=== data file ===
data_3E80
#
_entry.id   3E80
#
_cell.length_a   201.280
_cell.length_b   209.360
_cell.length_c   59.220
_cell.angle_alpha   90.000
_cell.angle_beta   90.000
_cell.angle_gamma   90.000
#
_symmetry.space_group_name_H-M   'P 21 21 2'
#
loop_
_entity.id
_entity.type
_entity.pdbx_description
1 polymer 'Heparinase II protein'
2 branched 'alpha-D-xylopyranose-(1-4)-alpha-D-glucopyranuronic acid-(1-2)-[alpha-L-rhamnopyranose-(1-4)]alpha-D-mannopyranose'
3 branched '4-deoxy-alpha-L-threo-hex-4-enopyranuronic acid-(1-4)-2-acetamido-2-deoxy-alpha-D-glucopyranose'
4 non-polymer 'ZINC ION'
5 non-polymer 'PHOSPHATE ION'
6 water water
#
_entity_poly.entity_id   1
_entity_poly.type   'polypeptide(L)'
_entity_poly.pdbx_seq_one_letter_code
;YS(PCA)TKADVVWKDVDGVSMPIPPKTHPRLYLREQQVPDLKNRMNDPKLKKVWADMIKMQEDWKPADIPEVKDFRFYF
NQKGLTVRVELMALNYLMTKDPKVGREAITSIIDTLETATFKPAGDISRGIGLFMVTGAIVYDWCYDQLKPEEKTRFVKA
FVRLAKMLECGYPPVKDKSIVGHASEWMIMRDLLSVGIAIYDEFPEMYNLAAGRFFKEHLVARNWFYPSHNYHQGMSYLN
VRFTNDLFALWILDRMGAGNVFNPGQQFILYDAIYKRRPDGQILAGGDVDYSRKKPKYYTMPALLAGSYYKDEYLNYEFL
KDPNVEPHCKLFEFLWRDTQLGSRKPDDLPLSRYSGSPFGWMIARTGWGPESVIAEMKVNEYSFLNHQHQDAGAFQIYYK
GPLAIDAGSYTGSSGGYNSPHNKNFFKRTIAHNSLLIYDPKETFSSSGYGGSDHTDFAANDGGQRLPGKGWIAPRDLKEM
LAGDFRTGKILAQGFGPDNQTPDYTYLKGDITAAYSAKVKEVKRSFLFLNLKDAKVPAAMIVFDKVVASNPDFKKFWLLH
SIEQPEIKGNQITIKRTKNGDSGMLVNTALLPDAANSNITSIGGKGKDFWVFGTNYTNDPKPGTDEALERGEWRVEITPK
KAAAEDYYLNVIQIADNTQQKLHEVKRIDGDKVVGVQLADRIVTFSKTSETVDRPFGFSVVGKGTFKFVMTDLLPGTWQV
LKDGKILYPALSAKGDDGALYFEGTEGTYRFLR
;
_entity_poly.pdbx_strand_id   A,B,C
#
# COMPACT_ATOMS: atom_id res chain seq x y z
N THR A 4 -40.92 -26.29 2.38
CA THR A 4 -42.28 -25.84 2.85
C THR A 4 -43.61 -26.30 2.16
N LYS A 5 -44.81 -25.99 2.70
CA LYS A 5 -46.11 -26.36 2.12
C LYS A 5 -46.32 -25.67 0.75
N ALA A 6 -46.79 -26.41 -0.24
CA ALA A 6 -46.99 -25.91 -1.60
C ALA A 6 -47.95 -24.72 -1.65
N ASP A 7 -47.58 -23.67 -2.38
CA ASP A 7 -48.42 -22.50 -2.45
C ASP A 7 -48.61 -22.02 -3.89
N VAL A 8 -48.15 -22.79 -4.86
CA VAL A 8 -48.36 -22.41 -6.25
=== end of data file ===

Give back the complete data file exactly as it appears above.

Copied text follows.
data_3E80
#
_entry.id   3E80
#
_cell.length_a   201.280
_cell.length_b   209.360
_cell.length_c   59.220
_cell.angle_alpha   90.000
_cell.angle_beta   90.000
_cell.angle_gamma   90.000
#
_symmetry.space_group_name_H-M   'P 21 21 2'
#
loop_
_entity.id
_entity.type
_entity.pdbx_description
1 polymer 'Heparinase II protein'
2 branched 'alpha-D-xylopyranose-(1-4)-alpha-D-glucopyranuronic acid-(1-2)-[alpha-L-rhamnopyranose-(1-4)]alpha-D-mannopyranose'
3 branched '4-deoxy-alpha-L-threo-hex-4-enopyranuronic acid-(1-4)-2-acetamido-2-deoxy-alpha-D-glucopyranose'
4 non-polymer 'ZINC ION'
5 non-polymer 'PHOSPHATE ION'
6 water water
#
_entity_poly.entity_id   1
_entity_poly.type   'polypeptide(L)'
_entity_poly.pdbx_seq_one_letter_code
;YS(PCA)TKADVVWKDVDGVSMPIPPKTHPRLYLREQQVPDLKNRMNDPKLKKVWADMIKMQEDWKPADIPEVKDFRFYF
NQKGLTVRVELMALNYLMTKDPKVGREAITSIIDTLETATFKPAGDISRGIGLFMVTGAIVYDWCYDQLKPEEKTRFVKA
FVRLAKMLECGYPPVKDKSIVGHASEWMIMRDLLSVGIAIYDEFPEMYNLAAGRFFKEHLVARNWFYPSHNYHQGMSYLN
VRFTNDLFALWILDRMGAGNVFNPGQQFILYDAIYKRRPDGQILAGGDVDYSRKKPKYYTMPALLAGSYYKDEYLNYEFL
KDPNVEPHCKLFEFLWRDTQLGSRKPDDLPLSRYSGSPFGWMIARTGWGPESVIAEMKVNEYSFLNHQHQDAGAFQIYYK
GPLAIDAGSYTGSSGGYNSPHNKNFFKRTIAHNSLLIYDPKETFSSSGYGGSDHTDFAANDGGQRLPGKGWIAPRDLKEM
LAGDFRTGKILAQGFGPDNQTPDYTYLKGDITAAYSAKVKEVKRSFLFLNLKDAKVPAAMIVFDKVVASNPDFKKFWLLH
SIEQPEIKGNQITIKRTKNGDSGMLVNTALLPDAANSNITSIGGKGKDFWVFGTNYTNDPKPGTDEALERGEWRVEITPK
KAAAEDYYLNVIQIADNTQQKLHEVKRIDGDKVVGVQLADRIVTFSKTSETVDRPFGFSVVGKGTFKFVMTDLLPGTWQV
LKDGKILYPALSAKGDDGALYFEGTEGTYRFLR
;
_entity_poly.pdbx_strand_id   A,B,C
#
# COMPACT_ATOMS: atom_id res chain seq x y z
N THR A 4 -40.92 -26.29 2.38
CA THR A 4 -42.28 -25.84 2.85
C THR A 4 -43.61 -26.30 2.16
N LYS A 5 -44.81 -25.99 2.70
CA LYS A 5 -46.11 -26.36 2.12
C LYS A 5 -46.32 -25.67 0.75
N ALA A 6 -46.79 -26.41 -0.24
CA ALA A 6 -46.99 -25.91 -1.60
C ALA A 6 -47.95 -24.72 -1.65
N ASP A 7 -47.58 -23.67 -2.38
CA ASP A 7 -48.42 -22.50 -2.45
C ASP A 7 -48.61 -22.02 -3.89
N VAL A 8 -48.15 -22.79 -4.86
CA VAL A 8 -48.36 -22.41 -6.25